Movies being classified pigeonholed into various genres always make me think of a cranky, old bureaucrat working in a small cubicle under the glare of a dirty fluorescent lamp. There is a pile of film screenplays to his left and an orange tray to his right. The tray contains about six or seven rubber stamps and an ink pad. The old man adjusts his spectacles and goes over the screenplay in front of him.

Gunfights, check.

He grabs a stamp from the tray and presses it down on the screenplay. After a few moments, he opens the ink pad, presses the stamp upon it, and repeats the action on the screenplay. After he removes the stamp, the word “ACTION” can be seen on the paper. Grumbling about his pension, he tosses the screenplay into a box, and grabs another from the top of the pile.

Ghost, check. ‘HORROR’

I actually had fun skimming through this. ‘COMEDY’

Hugh Grant, check. ‘ROM-COM’

Genres, in themselves, aren’t a problem. The problem arises from the fact that they come with certain expectations; they come with baggage: genre tropes and clichés. And audiences tend to react unkindly when their expectations aren’t satisfied. Case in point: Pisasu.

There were two kinds of people in the movie hall screening Mysskin’s ‘Pisasu’: Those who, like me, had come to watch a Mysskin movie, and those who had come to watch a horror movie. The former part of the audience wasn’t disappointed (at least, I wasn’t). One really can’t blame the latter part of the audience for being disappointed, can one? Mysskin went all out to paint his movie as a horror movie, or was that the publicity team? Everything from the trailer, to the way ‘Pisasu’ was written on the poster seemed to suggest that it was, indeed, a horror movie.


But no, I can’t bring myself to call Pisasu a horror movie. It is a movie with a supernatural premise, certainly, but it isn’t even a friendly-ghost movie (despite there being a friendly ghost in the movie). Yes, there were scary scenes (Of course, I’m not a very good judge of ‘scariness’ since I sometimes get scared of my own reflection when I get up at night to go to the bathroom), but, if a horror movie is one whose sole aim is to induce fear, then Pisasu is certainly not one of those. Call it a romance (the viewer could amuse himself/herself by trying to spot all the romantic movie/fairy-tale tropes that are present in Pisasu), or even a tragedy, but the label ‘horror’ is too small in scope to envelope the work of art that is Pisasu.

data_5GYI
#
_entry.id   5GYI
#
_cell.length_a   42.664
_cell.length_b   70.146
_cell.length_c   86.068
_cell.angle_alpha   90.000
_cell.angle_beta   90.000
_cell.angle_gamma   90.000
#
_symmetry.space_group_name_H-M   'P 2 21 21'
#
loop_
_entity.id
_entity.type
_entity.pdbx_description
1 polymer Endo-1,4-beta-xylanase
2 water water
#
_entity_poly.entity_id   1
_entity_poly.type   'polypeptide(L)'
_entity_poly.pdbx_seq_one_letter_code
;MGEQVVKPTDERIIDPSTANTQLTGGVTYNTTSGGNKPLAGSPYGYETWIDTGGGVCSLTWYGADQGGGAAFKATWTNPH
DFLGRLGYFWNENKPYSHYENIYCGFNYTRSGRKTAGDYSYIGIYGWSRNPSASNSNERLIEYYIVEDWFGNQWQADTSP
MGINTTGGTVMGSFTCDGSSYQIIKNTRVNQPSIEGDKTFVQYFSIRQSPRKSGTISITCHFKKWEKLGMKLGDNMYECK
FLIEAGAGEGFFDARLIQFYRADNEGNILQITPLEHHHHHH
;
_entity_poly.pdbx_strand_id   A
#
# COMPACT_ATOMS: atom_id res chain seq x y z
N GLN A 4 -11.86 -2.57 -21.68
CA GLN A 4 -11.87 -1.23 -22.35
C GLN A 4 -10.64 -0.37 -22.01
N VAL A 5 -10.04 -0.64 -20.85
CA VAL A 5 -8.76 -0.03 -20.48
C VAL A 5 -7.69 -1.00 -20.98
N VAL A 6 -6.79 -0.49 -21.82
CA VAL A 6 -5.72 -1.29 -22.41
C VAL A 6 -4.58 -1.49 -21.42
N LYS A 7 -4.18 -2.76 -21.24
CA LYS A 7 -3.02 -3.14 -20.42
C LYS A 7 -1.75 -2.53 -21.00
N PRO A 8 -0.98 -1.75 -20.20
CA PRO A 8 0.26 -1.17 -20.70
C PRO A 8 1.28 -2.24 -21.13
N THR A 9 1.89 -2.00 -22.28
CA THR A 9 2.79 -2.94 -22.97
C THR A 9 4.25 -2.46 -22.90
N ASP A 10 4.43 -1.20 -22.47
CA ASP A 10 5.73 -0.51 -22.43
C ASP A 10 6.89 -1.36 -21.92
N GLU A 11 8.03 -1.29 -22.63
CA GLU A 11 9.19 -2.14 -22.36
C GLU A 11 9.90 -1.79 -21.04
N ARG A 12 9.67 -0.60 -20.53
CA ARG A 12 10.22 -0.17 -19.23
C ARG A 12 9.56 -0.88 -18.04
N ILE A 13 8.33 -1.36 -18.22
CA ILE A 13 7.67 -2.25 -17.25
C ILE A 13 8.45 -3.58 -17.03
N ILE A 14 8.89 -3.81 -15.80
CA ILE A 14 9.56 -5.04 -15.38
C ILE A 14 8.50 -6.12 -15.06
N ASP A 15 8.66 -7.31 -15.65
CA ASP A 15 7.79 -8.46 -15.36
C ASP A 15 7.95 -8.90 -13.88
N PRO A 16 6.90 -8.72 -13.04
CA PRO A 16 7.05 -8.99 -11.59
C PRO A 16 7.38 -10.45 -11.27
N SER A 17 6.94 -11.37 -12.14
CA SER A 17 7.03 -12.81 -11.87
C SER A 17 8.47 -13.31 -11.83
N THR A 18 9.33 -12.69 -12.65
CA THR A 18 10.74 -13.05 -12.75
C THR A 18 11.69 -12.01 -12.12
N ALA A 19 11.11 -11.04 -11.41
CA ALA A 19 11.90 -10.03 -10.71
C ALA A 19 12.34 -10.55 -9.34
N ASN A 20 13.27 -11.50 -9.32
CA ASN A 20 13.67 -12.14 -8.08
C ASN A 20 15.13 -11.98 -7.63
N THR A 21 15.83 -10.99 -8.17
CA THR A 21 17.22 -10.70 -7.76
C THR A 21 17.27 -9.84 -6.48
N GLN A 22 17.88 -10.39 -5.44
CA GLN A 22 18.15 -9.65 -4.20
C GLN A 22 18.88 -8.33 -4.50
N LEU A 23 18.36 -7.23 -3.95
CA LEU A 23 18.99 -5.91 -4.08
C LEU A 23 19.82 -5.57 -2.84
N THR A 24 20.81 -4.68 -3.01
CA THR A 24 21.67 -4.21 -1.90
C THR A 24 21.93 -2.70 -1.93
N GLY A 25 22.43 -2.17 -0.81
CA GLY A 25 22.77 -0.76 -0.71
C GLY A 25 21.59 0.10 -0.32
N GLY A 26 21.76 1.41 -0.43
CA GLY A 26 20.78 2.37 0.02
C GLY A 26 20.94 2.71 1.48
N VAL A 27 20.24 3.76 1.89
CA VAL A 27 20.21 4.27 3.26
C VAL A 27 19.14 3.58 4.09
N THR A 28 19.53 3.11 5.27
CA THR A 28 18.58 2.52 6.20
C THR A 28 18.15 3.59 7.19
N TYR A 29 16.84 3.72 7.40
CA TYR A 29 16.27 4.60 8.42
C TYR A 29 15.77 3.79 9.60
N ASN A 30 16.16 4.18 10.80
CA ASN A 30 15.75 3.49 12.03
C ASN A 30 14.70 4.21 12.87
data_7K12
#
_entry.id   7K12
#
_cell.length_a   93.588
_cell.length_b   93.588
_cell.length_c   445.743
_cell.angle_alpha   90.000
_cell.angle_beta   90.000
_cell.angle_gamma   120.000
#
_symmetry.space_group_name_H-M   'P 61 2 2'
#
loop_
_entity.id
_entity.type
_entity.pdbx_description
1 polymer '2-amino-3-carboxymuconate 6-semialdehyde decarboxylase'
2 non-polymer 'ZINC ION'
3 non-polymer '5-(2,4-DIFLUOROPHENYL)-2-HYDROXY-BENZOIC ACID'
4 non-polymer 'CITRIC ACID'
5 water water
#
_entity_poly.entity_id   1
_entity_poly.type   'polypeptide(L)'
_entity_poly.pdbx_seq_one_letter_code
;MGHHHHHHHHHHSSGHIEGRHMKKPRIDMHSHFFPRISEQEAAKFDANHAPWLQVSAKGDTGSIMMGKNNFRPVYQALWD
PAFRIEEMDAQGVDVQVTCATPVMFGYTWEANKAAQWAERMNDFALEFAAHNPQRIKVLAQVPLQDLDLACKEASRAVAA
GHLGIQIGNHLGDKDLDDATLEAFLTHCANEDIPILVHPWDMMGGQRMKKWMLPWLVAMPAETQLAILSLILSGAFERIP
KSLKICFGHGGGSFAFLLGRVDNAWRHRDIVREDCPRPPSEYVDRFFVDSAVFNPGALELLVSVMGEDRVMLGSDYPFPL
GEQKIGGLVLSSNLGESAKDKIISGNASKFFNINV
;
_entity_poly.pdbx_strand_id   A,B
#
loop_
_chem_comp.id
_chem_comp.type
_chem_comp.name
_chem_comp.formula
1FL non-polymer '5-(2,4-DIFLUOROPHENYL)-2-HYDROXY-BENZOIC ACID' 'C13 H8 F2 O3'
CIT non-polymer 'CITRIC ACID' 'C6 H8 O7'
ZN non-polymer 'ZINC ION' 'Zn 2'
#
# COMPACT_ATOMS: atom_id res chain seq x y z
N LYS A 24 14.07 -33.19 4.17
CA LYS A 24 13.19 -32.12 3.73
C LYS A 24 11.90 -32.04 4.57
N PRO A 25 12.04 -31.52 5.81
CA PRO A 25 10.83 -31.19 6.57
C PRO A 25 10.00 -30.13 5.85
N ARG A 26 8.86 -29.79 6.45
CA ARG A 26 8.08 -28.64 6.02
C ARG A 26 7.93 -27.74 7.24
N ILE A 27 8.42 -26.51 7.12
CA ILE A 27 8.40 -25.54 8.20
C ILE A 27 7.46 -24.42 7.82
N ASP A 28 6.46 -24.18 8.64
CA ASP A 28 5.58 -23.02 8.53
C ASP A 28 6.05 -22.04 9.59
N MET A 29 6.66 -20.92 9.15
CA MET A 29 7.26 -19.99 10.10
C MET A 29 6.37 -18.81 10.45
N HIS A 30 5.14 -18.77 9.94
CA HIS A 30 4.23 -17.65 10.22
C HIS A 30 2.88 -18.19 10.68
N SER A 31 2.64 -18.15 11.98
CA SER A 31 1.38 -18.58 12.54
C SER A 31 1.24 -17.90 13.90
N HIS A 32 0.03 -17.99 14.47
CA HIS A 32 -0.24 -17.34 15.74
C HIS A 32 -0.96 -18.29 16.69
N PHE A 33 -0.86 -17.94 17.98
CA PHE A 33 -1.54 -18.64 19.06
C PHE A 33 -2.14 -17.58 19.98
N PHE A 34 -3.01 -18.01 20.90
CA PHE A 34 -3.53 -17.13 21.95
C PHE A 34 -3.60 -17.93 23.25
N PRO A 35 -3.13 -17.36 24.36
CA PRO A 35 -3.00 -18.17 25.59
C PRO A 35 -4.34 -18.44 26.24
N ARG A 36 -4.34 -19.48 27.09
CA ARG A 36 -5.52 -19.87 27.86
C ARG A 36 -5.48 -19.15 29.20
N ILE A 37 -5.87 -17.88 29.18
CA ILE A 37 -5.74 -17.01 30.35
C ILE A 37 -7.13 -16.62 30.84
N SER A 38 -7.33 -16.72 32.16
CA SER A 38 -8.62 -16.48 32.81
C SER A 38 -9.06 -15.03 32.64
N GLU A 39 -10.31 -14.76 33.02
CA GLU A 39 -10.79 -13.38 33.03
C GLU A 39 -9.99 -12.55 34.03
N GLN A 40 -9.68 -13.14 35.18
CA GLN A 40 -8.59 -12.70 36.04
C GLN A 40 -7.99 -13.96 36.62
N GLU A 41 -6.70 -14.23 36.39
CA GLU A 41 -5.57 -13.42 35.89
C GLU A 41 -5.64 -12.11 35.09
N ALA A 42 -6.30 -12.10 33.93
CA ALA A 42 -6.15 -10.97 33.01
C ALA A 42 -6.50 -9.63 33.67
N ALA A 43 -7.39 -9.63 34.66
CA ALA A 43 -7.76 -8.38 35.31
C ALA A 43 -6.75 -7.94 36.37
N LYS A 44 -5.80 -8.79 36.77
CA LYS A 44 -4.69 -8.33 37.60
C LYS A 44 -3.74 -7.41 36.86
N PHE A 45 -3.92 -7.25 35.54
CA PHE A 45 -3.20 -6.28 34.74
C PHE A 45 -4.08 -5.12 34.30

The film opens quietly, with a pair of eyes that fill the entire frame, and then, in a slow reveal that is characteristic of Mysskin, the camera zooms out to reveal a dead woman (Bhavana), smiling. The rest of the film then unfolds almost poetically, and I don’t say that lightly. Here, the ghost, like everyone else, is merely a product of its experiences. It has just a little more control over the events of the film than the others do. This ‘smallness’ of the ghost is emphasized in one of the last shots (a wide shot) of the movie, where the ghost swoops around its father’s ice factory, looking more like a lost woman than anything, against a large expanse of grey. One of the best shots of the ghost was the one where it hugs its corpse in the protagonist’s burning car. This shot leads to an ending that is as quiet as the beginning, a simple fade to black. Then the title of the movie appears, in a font that is different from that used on the posters and trailer, and nods to the fairy-tale like nature of the film.